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Improving borders of merged table cells in Writer

Estimated read time: 2 minutes

Writer now has better support for Word-compatible border rending when it comes to vertically merged cells in tables.

First, thanks Docmosis who made this work by Collabora possible.

Motivation

Both Word and Writer allow specifying borders for any kind of table cells. When the user creates a vertically merged cell, there is a covering cell and there is one or more covered table cells.

The Writer approach is to render the cell borders according to the properties of the covering cell. This has the benefit that each edge of the table cell has a single border style (e.g. dashed or hairline).

The Word approach is to render the cell borders as if there would be no vertical merge, according to the properties of the covered cell. This has the benefit that merging the content of cells vertically doesn’t change the border rendering, but it also requires more complex code for painting.

Results so far

Writer can now detect that your tables originate from Word formats and render table borders the Word way in that case.

Here is how the new rendering result look like:

https://share.vmiklos.hu/blog/sw-merged-border/new.png
Figure 1. Writer rendering in compatibility mode, new output

And here is how it used to look like:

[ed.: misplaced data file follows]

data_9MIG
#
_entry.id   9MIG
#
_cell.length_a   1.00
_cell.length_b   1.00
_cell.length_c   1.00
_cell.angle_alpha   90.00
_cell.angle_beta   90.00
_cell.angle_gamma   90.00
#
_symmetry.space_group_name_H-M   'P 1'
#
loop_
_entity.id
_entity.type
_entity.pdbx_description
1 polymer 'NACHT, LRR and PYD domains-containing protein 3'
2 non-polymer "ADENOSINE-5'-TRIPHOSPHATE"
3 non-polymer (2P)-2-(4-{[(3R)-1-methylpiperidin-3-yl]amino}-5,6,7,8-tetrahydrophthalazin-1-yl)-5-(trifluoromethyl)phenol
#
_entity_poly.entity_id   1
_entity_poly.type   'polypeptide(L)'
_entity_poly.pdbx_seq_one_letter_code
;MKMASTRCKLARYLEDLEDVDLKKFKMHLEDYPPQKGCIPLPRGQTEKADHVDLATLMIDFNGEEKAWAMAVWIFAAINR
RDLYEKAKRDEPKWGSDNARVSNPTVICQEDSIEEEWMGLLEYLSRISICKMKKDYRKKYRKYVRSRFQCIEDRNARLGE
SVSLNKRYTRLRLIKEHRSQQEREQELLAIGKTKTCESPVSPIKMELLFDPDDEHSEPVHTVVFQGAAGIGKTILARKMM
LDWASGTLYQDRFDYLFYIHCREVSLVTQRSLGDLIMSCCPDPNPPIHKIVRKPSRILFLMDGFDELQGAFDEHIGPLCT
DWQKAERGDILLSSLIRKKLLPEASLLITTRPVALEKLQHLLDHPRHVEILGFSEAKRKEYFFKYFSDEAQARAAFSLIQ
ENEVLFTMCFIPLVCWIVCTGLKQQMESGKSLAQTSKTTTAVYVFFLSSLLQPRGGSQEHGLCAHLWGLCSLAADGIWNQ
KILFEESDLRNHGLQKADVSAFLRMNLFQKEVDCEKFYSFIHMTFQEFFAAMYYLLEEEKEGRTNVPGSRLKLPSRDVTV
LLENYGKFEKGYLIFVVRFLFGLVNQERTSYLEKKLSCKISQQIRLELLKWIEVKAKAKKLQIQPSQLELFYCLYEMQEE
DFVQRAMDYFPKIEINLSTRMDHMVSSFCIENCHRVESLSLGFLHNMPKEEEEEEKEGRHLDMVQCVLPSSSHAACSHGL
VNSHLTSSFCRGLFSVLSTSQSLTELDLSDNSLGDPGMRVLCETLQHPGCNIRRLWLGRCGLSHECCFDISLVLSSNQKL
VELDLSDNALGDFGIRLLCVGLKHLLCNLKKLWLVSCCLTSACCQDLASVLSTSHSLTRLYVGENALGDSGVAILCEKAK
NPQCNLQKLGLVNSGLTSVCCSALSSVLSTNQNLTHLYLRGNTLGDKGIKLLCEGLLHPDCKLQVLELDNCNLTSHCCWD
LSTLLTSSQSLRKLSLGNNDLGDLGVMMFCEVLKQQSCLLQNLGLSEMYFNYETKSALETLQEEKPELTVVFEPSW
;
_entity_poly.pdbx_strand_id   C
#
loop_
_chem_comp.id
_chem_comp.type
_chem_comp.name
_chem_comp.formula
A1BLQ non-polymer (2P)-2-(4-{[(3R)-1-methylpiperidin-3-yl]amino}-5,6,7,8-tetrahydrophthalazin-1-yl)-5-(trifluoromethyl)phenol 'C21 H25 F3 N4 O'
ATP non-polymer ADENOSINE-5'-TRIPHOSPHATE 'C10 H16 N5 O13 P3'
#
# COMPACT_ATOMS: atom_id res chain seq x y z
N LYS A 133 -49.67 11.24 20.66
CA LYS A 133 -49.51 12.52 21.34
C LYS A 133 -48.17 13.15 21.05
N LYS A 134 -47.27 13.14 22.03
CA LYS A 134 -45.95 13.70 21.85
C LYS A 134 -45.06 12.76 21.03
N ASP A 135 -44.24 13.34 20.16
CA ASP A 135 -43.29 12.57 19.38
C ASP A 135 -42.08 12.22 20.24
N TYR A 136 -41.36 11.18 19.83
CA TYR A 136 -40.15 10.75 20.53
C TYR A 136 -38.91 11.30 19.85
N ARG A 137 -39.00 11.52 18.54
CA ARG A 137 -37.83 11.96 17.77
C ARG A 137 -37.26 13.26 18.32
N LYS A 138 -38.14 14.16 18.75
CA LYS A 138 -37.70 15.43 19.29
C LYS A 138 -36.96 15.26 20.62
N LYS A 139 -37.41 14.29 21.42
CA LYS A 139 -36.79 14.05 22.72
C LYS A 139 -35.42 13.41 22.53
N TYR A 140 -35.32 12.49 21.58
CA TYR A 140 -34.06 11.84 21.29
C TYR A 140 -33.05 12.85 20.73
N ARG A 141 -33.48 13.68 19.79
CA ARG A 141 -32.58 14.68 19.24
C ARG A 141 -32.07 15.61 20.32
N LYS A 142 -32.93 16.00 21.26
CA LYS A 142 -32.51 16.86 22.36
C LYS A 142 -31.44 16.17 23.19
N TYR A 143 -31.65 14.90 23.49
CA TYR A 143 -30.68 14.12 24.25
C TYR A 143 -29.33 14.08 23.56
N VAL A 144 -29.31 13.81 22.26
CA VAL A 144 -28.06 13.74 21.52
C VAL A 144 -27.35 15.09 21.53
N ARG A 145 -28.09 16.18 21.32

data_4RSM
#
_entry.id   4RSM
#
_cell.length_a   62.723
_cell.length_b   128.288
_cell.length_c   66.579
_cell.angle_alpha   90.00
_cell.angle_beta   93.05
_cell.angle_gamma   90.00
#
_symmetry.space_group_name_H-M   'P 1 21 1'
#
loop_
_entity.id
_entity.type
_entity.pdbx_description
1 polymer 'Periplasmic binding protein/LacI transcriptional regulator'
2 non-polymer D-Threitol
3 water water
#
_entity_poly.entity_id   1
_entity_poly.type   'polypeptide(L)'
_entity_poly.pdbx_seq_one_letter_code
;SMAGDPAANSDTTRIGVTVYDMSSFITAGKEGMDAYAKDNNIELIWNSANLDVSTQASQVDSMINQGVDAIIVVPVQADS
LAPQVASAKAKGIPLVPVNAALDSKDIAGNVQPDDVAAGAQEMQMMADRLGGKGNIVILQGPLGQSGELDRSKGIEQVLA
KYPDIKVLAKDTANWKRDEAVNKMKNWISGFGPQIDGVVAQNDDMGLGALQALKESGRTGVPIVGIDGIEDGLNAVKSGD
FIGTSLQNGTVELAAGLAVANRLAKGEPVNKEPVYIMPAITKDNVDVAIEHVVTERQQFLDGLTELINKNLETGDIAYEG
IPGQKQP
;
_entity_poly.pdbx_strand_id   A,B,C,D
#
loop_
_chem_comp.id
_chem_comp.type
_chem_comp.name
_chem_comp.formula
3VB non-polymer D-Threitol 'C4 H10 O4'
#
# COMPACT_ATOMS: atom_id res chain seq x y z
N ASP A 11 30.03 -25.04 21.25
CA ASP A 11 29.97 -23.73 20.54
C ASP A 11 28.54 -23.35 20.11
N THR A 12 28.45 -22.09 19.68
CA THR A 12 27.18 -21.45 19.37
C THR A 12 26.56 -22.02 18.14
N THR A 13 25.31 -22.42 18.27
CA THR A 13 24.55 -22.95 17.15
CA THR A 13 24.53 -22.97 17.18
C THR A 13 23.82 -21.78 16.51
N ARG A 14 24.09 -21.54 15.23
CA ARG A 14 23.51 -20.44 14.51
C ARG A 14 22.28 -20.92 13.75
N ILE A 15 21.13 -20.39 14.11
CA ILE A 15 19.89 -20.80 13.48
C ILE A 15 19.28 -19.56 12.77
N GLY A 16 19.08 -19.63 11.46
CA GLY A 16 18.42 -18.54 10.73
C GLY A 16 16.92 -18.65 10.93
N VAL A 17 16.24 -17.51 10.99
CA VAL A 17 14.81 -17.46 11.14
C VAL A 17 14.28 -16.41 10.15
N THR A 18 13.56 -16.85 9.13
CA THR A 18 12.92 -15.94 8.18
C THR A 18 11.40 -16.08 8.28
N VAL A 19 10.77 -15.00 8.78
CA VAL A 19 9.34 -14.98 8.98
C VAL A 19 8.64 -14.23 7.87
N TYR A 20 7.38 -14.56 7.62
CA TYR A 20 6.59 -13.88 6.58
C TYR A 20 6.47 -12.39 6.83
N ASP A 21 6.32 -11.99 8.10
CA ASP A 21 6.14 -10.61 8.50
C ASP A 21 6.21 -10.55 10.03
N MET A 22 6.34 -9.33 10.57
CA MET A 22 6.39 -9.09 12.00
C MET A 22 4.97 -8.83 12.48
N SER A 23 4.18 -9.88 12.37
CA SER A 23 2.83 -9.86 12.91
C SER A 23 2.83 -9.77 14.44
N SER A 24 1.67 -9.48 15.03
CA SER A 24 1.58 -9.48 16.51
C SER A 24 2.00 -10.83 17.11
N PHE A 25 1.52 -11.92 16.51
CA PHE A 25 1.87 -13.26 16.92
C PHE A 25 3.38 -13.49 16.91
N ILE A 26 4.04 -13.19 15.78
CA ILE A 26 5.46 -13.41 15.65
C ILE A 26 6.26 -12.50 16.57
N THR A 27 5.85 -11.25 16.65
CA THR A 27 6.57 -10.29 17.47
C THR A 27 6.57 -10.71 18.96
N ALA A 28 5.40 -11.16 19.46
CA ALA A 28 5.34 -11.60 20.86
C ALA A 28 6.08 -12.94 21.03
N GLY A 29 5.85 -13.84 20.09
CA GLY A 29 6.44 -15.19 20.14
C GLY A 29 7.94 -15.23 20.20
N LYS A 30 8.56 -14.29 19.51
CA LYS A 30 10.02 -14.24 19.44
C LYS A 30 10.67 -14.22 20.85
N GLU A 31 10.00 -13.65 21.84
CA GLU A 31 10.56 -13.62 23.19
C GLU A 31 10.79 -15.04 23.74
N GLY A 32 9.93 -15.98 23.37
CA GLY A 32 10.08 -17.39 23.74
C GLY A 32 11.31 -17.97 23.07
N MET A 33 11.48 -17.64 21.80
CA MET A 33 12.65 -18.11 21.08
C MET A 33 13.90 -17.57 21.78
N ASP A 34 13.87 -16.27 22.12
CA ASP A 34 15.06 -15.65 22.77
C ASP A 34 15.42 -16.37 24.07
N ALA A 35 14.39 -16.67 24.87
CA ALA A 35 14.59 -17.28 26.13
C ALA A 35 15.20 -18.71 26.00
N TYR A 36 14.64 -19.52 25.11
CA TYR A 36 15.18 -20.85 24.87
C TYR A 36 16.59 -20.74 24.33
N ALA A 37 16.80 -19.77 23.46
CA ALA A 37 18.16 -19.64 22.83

https://share.vmiklos.hu/blog/sw-merged-border/old.png
Figure 2. Writer rendering in compatibility mode, old output

And finally the reference rendering is:

https://share.vmiklos.hu/blog/sw-merged-border/ref.png
Figure 3. Writer rendering in compatibility mode, reference output

You can see that the B4 and B5 cells are covered, they had some unwanted border on their left side and this is now gone.

How is this implemented?

If you would like to know a bit more about how this works, continue reading… :-)

  • First, some building blocks were introduced: SwCellFrame::GetCoveredCellInRow() can look up a covered cell in a certain row, provided that this cell covers it

  • Building on top of this, SwCellFrame::GetCoveredCells() can provide a list of cell frames which are covered by the current cell, due to vertical merge. This is needed, because previously the layout didn’t have to consider properties of covered cells, so while the document model had this information, it was not visible to the layout in a convenient way

  • Using the above functionality, SwTabFramePainter::Insert() can suppress painting of certain border lines in Word compatibility mode